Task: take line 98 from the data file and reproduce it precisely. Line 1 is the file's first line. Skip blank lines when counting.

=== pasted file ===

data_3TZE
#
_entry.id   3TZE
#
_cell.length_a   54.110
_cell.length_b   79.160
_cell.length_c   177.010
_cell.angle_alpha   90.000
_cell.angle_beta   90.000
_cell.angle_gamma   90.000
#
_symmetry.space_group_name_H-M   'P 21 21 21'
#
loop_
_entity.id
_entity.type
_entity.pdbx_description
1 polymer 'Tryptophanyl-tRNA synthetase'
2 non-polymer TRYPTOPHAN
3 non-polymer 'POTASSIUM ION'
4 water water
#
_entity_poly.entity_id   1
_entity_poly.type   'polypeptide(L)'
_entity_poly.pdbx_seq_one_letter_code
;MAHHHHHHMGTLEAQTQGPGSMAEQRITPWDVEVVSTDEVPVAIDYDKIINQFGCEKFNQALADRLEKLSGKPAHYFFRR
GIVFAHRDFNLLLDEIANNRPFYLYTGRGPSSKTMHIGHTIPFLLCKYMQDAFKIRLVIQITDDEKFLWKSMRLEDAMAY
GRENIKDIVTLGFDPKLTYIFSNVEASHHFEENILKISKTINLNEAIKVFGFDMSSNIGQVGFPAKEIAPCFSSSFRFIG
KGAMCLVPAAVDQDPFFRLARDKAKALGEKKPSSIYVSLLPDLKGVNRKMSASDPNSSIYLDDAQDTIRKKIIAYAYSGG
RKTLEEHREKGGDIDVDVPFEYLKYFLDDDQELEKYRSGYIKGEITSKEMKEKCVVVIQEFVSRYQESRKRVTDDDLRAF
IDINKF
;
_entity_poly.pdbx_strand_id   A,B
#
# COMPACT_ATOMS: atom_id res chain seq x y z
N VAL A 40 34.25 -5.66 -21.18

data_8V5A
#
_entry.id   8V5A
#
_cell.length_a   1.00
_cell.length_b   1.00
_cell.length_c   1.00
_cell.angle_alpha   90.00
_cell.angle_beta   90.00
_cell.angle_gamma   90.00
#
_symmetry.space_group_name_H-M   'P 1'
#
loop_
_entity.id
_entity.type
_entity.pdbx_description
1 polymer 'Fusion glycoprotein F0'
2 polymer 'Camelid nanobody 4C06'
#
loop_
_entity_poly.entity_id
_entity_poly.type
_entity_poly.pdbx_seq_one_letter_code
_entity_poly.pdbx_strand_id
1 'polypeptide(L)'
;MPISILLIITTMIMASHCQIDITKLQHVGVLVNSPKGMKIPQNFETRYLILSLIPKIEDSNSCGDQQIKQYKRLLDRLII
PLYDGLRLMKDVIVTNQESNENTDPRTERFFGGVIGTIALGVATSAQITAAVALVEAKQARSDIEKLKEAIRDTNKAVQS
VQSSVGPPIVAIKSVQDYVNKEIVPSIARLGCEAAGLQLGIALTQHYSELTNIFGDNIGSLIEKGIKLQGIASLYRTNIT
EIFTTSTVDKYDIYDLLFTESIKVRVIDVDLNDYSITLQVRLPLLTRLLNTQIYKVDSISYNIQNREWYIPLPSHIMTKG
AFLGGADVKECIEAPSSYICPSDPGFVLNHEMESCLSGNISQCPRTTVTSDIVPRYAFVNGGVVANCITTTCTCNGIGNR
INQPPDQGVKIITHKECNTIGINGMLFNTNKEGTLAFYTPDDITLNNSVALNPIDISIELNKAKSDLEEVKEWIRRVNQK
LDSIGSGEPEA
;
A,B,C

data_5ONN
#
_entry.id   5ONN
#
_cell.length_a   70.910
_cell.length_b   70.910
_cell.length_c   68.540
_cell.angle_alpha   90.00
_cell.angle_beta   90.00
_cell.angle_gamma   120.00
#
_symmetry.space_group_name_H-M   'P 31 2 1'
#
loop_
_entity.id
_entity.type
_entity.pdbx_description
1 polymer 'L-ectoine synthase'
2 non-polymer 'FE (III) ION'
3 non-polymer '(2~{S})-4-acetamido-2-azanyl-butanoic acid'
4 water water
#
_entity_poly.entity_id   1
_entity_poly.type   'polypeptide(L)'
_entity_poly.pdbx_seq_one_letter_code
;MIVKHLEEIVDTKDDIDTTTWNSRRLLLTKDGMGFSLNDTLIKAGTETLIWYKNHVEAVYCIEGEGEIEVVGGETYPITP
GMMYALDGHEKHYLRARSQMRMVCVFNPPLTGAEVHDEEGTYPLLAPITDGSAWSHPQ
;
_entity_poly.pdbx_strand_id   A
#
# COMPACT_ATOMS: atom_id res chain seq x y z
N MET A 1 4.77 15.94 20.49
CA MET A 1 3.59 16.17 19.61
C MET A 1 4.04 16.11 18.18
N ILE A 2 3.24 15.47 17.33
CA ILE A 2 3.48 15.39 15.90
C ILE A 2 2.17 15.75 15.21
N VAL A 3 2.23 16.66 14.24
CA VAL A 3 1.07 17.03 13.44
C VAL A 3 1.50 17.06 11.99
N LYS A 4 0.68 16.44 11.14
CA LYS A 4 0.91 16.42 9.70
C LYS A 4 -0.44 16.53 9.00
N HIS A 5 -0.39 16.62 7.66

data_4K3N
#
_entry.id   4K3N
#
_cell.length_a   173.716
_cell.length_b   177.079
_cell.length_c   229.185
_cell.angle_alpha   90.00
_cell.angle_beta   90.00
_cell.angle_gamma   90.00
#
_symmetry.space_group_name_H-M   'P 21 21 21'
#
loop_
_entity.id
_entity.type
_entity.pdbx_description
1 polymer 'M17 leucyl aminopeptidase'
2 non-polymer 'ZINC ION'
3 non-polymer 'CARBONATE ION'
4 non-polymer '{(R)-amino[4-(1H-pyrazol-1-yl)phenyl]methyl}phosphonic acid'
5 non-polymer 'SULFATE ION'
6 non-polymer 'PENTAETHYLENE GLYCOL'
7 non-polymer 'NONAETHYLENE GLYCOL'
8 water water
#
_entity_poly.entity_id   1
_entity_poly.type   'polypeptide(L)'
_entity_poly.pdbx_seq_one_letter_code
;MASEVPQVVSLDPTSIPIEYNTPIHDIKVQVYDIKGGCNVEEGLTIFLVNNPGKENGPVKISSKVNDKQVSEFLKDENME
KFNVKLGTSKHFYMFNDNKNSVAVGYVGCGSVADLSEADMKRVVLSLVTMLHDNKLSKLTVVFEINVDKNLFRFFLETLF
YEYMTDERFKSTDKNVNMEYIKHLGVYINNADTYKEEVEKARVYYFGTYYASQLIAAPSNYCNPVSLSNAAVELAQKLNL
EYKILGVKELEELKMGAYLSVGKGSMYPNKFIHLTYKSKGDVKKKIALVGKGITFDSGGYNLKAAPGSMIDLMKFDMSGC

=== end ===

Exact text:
GMMYALDGHEKHYLRARSQMRMVCVFNPPLTGAEVHDEEGTYPLLAPITDGSAWSHPQ